The frustration of both Plainfield's Historic Preservation Commission and residents of the Van Wyck Brooks Historic District was palpable at Tuesday's commission meeting, where replacement windows for a sunroom of the iconic Van Wyck Brooks mansion was on the agenda.

Yet for all the tension, the meeting proceeded at a pavane-like pace, tempers mostly -- but not entirely -- under control, as the commissioners and the daughter of the owner wrestled with how to proceed.

Teena Glaser, daughter of the long-time owners the Novello family of Scotch Plains, says she has taken over management of the 10-unit rental property since the passing of her father. Glaser was at the meeting, yet again, in an attempt to mollify the HPC after the sunroom windows were removed and replaced with unlike windows and without prior review by the Commission.

Feelings run high not only because of the iconic nature of the property as the namesake for the historic district, but because of a history of evasion and disregard of the HPC by the Novello family over the years.

I remember driving by on a Sunday afternoon in 2003 to discover workmen replacing the original wood sash windows with vinyl ones. A neighbor complained to City Hall the next day, but the damage was done.

I also know from friends and acquaintances who have lived in various of the apartments over the years that there have been persistent issues with deferred maintenance leading to water penetration with serious internal consequences (including falling ceilings).

Ms. Glaser's own expert witnesses, a Plainfield architect and another from Summit, testified to the serious conditions that needed addressing.

However, her case was not made easier by the revelation that the allegedly unrepairable leaded glass window panels had not been saved, but in fact had been disposed of by the workmen.

It came out in the back-and-forth between Glaser and the commissioners that she had not delved deeply into what kind of window options were available before the installation of the non-compliant panels.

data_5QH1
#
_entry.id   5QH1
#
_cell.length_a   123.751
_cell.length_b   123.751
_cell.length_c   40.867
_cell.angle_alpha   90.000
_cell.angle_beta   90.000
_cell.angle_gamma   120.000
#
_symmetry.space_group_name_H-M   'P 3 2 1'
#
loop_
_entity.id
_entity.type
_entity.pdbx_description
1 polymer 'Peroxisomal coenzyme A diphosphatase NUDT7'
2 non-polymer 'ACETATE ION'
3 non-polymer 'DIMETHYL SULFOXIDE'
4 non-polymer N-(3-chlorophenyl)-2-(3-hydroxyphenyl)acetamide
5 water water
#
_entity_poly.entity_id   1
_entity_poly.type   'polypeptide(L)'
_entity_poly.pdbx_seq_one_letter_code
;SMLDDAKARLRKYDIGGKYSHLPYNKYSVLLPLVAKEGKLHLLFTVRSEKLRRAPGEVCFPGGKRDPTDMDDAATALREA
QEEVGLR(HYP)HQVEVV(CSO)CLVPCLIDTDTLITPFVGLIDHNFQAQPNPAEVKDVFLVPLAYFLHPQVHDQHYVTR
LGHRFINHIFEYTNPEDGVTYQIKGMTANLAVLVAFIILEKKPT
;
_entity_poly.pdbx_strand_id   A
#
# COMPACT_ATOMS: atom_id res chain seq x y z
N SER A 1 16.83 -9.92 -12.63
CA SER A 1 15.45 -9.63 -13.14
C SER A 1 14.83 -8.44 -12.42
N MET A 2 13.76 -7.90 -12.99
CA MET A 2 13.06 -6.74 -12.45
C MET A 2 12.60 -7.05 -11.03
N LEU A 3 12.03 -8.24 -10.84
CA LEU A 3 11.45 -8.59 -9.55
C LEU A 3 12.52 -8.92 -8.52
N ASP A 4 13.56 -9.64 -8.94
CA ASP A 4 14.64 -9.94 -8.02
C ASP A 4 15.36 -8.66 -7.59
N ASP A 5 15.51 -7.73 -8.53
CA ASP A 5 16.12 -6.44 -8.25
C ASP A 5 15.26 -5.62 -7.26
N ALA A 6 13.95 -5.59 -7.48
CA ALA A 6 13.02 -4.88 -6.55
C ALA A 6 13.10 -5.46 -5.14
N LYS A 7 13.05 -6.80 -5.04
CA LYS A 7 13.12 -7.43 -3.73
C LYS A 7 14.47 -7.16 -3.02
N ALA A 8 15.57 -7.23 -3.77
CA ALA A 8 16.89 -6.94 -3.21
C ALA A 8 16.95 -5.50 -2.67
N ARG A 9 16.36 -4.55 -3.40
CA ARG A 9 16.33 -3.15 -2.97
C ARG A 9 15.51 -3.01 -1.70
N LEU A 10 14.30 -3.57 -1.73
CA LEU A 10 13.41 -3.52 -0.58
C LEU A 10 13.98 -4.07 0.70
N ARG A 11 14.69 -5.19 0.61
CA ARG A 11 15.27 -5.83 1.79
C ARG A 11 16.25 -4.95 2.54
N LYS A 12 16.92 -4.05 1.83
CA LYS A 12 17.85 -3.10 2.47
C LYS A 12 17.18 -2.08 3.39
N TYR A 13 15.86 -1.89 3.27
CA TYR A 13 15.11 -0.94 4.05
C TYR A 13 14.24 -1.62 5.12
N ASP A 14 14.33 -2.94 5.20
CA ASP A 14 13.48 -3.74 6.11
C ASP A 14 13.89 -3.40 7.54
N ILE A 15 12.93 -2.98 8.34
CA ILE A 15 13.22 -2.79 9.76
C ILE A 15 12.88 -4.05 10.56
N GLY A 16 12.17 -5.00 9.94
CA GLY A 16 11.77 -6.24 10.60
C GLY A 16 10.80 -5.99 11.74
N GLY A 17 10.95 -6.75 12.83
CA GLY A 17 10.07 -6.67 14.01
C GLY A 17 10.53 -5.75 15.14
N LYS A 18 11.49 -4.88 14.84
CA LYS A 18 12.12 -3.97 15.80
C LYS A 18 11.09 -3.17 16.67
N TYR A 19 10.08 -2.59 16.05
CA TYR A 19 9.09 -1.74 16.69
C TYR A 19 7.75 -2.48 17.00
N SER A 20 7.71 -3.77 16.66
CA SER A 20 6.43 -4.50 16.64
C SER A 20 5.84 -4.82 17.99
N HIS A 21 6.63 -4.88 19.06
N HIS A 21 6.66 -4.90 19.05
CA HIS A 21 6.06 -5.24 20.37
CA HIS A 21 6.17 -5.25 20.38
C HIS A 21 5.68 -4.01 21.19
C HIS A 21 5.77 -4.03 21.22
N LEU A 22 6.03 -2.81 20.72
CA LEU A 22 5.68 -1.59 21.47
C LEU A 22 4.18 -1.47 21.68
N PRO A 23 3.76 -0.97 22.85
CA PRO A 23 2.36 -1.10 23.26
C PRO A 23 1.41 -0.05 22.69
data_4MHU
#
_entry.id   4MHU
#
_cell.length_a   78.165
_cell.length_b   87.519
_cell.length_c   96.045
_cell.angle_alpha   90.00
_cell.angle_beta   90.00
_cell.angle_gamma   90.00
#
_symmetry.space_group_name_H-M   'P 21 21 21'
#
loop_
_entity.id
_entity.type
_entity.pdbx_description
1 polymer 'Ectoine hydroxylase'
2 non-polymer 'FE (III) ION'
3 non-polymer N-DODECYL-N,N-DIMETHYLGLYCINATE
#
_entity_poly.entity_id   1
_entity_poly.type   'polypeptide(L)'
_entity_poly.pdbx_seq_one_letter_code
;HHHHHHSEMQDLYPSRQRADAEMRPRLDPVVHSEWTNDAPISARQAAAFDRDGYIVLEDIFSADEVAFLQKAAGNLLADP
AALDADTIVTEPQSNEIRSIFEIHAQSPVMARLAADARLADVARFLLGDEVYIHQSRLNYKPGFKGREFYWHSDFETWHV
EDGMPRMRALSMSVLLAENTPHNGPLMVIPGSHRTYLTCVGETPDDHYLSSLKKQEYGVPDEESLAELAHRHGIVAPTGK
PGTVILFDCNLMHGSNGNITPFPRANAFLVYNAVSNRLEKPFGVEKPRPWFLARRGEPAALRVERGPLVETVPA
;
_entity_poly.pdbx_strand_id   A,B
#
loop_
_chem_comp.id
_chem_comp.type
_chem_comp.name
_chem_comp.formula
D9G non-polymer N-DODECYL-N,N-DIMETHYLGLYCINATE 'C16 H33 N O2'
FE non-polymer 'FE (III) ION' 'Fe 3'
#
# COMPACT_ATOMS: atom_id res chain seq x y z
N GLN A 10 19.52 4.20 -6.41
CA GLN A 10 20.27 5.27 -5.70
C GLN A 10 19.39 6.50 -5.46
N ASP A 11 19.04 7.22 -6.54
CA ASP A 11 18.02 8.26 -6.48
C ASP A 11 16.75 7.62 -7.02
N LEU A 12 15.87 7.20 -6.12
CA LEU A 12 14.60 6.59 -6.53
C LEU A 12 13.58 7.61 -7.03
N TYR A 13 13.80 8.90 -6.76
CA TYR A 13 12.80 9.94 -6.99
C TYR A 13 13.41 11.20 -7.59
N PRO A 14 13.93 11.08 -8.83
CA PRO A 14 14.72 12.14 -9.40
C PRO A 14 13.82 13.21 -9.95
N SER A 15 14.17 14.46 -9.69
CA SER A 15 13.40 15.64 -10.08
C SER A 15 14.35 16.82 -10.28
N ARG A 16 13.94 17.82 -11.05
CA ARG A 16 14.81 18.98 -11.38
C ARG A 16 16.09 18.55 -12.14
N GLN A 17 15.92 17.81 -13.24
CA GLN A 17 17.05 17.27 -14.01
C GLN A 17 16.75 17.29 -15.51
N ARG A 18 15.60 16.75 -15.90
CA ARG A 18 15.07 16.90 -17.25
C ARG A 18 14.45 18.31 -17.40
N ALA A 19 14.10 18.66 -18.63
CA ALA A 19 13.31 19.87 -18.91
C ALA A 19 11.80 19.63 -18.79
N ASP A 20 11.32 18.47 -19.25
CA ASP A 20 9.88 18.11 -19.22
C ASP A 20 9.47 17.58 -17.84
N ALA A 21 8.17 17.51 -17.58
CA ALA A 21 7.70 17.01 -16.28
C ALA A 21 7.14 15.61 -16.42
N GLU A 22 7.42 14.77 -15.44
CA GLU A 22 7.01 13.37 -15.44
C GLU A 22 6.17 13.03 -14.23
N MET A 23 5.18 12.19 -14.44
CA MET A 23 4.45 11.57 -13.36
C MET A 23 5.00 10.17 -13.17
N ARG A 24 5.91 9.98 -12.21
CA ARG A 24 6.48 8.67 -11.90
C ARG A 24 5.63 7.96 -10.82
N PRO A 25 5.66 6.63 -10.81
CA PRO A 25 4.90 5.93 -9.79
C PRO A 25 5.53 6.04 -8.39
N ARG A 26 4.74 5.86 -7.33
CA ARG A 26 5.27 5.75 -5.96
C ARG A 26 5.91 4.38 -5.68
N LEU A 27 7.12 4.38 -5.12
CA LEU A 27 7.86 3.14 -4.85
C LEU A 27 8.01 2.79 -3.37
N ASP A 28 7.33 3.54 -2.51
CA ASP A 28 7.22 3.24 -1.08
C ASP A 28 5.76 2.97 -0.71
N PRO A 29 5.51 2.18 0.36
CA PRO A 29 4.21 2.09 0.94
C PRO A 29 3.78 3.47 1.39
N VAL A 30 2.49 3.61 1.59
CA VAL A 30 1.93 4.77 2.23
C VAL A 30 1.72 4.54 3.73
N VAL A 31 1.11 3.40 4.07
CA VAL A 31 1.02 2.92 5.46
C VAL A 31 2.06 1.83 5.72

Commissioners offered several suggestions of manufacturers whose products might either remedy the issue altogether or mitigate it to an extent that would satisfy the Commission.

Eventually it was agreed to continue the matter to the December meeting, at which Ms. Glaser promised to submit alternative plans that would be -- hopefully -- more acceptable, including full estimates, good color photographs of the subject windows, and actual physical samples of proposed window solution(s).

Perhaps more alarming than the issue of the sunroom windows was to hear Ms. Glaser describe the poor condition of the soffits and gutters and cracks in the facade of yellow brick owing to water penetration of a longstanding nature.

It seems clear to me that there has been no strategic assessment and plan of action prepared by the owners and that issues are simply addressed on a piecemeal basis, there being no guarantee that problems are being tackled in an order which will remediate them at their source.

Ms. Glaser expressed grave concern that the conditions were now threatening the interior of the mansion. Though interiors are not within the purview of the HPC's mandate, it is no stretch to assert that the interior of the VWB house -- lifted from a castle in Scotland, I have been told -- adds considerably to any real estate value the property has.

It would be an absolute shame if this magnificent landmark were to be lost to posterity owing to poor management and care by its owners.